13 September 2018

Waiting for Aeschere's Head -- Beowulf 1419b-1423

I've been re-reading Beowulf lately, my second time through the poem in Old English. It brings joy and laughter to my geeky soul, not least because somehow it got easier between the first and second readings. Of the many things that have delighted me, I wanted to mention lines 1419b-1423. Not only are they a great example of the things you can do with word order in an inflected language, but what they do here in particular is funny. 

Just a bit of background first. Beowulf has killed Grendel and Grendel's mother has come looking for revenge. She breaks into Heorot in the middle of the night and carries off Ӕschere, one of king Hrothgar's most trusted advisers. The next morning a posse of Danes (Hrothgar's folk) and Geats (Beowulf's) sets out for the lair of Grendel and his mother.

                                Denum eallum wæs,
winum Scyldinga,   weorce on mode
to geþolianne,   ðegne monegum,
oncyð eorla gehwæm,   syðþan Æscheres
on þam holmclife   hafelan metton.
                               For all the Danes it was,
for the friends of the Scyldings*, a pain in their hearts
to endure, for many a thane,
a grief for every warrior, once they
found Ӕschere's head on the sea-cliff. 

Richard Rohlin was just talking the other day over at Blog on the Barrow-Downs about ways in which the Beowulf poet builds tension in a story that most of his audience would have known. It's an excellent post which I encourage you to read for its discussion of shifting perspectives within the story. Here and now, we're on a much smaller scale, an elegant and balanced little sentence that withholds the crucial piece of information until the very end, poor Ӕschere's head, the twenty-first of twenty-two words.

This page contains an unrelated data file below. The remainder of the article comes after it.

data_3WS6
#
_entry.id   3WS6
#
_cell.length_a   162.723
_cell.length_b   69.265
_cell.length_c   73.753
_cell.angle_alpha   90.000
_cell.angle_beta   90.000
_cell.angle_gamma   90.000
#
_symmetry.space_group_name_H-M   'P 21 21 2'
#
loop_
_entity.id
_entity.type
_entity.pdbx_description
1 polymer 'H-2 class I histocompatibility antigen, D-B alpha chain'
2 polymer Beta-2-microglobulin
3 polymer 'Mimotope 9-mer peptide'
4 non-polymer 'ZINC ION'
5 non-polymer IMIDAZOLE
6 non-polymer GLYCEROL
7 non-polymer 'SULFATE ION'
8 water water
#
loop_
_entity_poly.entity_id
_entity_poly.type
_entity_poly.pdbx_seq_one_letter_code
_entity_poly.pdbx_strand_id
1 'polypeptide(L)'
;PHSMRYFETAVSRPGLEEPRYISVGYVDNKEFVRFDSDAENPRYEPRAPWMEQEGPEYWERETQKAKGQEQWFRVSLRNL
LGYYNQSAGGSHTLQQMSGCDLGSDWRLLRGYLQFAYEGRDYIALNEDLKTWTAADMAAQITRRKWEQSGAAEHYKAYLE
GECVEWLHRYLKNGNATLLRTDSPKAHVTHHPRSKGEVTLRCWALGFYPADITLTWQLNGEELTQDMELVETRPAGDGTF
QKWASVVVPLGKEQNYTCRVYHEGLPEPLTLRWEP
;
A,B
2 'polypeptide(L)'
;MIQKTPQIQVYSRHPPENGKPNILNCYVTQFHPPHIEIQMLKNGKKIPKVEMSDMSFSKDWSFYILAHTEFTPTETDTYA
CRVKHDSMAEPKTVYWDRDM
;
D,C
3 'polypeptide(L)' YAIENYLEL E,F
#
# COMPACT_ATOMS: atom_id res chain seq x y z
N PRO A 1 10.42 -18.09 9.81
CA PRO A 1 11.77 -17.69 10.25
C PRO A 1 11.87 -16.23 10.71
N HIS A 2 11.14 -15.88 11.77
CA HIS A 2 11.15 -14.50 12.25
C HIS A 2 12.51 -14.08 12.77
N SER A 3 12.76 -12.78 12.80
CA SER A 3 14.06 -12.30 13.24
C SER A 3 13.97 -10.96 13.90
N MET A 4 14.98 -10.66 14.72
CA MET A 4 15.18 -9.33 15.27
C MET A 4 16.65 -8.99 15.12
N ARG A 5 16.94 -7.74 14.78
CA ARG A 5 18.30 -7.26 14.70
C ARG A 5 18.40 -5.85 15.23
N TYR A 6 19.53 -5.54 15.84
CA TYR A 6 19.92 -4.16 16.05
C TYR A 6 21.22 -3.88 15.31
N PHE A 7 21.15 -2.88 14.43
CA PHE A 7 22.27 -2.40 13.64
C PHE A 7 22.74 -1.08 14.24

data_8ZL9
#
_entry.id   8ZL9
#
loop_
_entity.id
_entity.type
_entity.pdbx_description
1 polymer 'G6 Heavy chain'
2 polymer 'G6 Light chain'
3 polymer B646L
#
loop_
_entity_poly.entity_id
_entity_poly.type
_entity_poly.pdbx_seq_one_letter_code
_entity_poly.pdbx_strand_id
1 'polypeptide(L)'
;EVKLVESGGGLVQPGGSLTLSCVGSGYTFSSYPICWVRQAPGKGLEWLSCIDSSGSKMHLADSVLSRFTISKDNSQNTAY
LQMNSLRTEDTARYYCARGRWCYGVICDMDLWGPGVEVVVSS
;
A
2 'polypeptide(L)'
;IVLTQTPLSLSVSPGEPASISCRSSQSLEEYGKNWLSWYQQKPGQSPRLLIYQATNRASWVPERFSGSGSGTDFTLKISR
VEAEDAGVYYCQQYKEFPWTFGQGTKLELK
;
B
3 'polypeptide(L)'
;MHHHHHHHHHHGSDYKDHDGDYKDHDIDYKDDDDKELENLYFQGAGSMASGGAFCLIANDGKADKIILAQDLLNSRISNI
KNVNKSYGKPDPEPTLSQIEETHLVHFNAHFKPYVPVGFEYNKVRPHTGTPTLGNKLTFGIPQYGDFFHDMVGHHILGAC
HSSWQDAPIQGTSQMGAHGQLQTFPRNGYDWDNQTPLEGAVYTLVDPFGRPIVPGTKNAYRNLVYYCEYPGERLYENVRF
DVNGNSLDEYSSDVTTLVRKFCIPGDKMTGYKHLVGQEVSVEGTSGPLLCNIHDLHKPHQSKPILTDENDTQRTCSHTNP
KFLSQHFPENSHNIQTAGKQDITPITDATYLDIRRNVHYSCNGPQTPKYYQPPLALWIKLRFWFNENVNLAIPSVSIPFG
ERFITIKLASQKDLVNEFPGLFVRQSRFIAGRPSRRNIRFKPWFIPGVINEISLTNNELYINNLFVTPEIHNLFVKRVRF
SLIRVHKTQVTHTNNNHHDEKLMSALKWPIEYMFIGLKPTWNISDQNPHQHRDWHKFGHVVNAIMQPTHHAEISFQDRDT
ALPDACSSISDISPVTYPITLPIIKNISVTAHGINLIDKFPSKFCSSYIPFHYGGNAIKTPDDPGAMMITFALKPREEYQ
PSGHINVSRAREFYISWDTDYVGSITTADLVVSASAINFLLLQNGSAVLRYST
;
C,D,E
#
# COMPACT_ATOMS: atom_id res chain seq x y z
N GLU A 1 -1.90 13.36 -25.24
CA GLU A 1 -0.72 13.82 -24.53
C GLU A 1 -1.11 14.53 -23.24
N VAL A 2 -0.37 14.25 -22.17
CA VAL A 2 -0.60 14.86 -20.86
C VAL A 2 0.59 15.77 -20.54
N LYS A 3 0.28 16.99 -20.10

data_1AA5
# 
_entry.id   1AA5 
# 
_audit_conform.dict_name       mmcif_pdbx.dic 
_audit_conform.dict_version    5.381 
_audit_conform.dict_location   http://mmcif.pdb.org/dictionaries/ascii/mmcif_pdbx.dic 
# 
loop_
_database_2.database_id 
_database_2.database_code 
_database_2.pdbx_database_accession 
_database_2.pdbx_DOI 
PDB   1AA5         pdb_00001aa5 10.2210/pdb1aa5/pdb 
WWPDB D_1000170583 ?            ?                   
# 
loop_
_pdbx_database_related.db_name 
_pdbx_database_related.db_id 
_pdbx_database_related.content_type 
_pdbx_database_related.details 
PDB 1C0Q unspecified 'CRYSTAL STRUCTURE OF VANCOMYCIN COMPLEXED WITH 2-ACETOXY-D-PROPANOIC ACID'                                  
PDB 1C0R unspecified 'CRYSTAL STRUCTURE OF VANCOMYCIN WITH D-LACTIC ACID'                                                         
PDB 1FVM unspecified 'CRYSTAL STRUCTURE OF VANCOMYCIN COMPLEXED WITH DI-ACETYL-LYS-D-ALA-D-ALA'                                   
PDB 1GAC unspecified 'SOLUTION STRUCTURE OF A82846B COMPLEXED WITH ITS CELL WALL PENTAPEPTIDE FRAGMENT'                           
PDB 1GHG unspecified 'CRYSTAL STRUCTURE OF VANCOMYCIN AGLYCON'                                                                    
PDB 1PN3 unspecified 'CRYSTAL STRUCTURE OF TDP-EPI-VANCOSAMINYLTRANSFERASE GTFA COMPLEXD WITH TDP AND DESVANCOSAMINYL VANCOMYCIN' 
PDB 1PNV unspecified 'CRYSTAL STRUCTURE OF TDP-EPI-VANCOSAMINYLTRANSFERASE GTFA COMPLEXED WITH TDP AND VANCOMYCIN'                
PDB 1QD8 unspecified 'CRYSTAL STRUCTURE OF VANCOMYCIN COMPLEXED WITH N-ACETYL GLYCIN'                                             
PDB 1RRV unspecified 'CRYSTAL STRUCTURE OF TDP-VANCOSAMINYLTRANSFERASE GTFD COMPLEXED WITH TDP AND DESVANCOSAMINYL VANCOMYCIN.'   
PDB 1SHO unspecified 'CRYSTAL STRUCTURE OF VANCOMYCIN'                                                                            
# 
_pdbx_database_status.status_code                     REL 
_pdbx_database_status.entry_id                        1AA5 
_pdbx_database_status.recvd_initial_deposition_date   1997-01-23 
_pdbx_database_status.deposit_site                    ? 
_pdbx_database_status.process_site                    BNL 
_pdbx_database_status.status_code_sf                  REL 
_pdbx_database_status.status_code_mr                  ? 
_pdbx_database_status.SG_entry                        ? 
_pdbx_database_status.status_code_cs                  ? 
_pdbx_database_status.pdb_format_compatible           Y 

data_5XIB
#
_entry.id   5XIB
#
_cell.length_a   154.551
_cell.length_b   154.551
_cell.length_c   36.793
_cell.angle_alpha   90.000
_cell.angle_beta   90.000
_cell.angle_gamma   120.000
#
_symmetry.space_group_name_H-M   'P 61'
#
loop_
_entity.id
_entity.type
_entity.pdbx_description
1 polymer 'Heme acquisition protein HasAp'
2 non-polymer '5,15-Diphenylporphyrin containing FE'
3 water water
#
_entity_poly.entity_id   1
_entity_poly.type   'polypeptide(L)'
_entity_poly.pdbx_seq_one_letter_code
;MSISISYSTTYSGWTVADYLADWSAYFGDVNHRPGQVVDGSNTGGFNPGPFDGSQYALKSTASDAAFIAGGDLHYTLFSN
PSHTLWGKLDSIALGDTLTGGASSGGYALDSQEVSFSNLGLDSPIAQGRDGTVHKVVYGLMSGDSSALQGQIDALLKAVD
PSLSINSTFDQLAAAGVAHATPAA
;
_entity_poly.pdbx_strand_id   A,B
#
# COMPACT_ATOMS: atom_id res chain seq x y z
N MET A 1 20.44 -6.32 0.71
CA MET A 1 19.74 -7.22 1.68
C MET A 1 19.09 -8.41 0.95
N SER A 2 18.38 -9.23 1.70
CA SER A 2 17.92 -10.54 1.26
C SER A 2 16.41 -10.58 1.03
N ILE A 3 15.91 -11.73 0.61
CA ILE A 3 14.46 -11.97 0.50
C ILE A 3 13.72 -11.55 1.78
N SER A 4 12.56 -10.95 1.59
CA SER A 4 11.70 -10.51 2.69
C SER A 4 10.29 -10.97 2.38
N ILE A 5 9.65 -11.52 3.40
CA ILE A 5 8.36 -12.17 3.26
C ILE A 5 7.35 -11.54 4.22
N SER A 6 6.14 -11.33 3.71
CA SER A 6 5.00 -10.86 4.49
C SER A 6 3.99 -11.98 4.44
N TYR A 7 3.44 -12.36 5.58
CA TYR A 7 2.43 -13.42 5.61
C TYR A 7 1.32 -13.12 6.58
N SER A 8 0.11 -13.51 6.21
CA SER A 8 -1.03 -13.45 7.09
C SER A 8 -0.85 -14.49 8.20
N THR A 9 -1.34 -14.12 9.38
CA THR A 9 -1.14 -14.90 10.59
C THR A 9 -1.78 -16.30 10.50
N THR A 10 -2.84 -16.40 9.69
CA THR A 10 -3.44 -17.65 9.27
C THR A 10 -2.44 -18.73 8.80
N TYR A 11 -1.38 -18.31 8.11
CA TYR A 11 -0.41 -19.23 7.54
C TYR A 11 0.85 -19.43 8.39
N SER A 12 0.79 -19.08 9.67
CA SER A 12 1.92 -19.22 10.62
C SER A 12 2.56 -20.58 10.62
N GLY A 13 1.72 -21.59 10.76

Here's what you might call an exploded view, which aims to make clear how nice a sentence this is:

For all the Danes
it was
for the friends of the Scyldings
a pain in their hearts to endure
for many a thane
a grief
for every warrior
once they found Ӕschere's head on the sea-cliff.

All of the phrases beginning 'for' are interlaced with the verbal structure of the sentence, while 'grief' is in apposition with 'a pain...endure.' 

It's like a walk down a long dark hallway in a horror movie. You know something bad is coming, just around the next corner, and somehow it still takes you by surprise when you finally get there. Richard Rohlin and I also both got a laugh out of the fact that in the Old English Ӕschere is quite literally separated from his head. 

And if this kind of humor appeals to you, you should take a long look at Tom Shippey's Laughing Shall I Die: Lives and Deaths of the Great Vikings.

*The Scyldings were the dynasty that ruled the Danes in Beowulf. 'Friends of the Scyldings' is synonymous with Danes.


  1. The technique survives to this day in books that teach how to write stand-up comedy. This must be what Tom Shippey is talking about, when he says Viking humor takes a bit of getting used to.

  2. I also like how Æschere is literally separated from his head, by the sea cliffs, in that sentence.

  3. So in OE, the phrasing is "separated from his head"?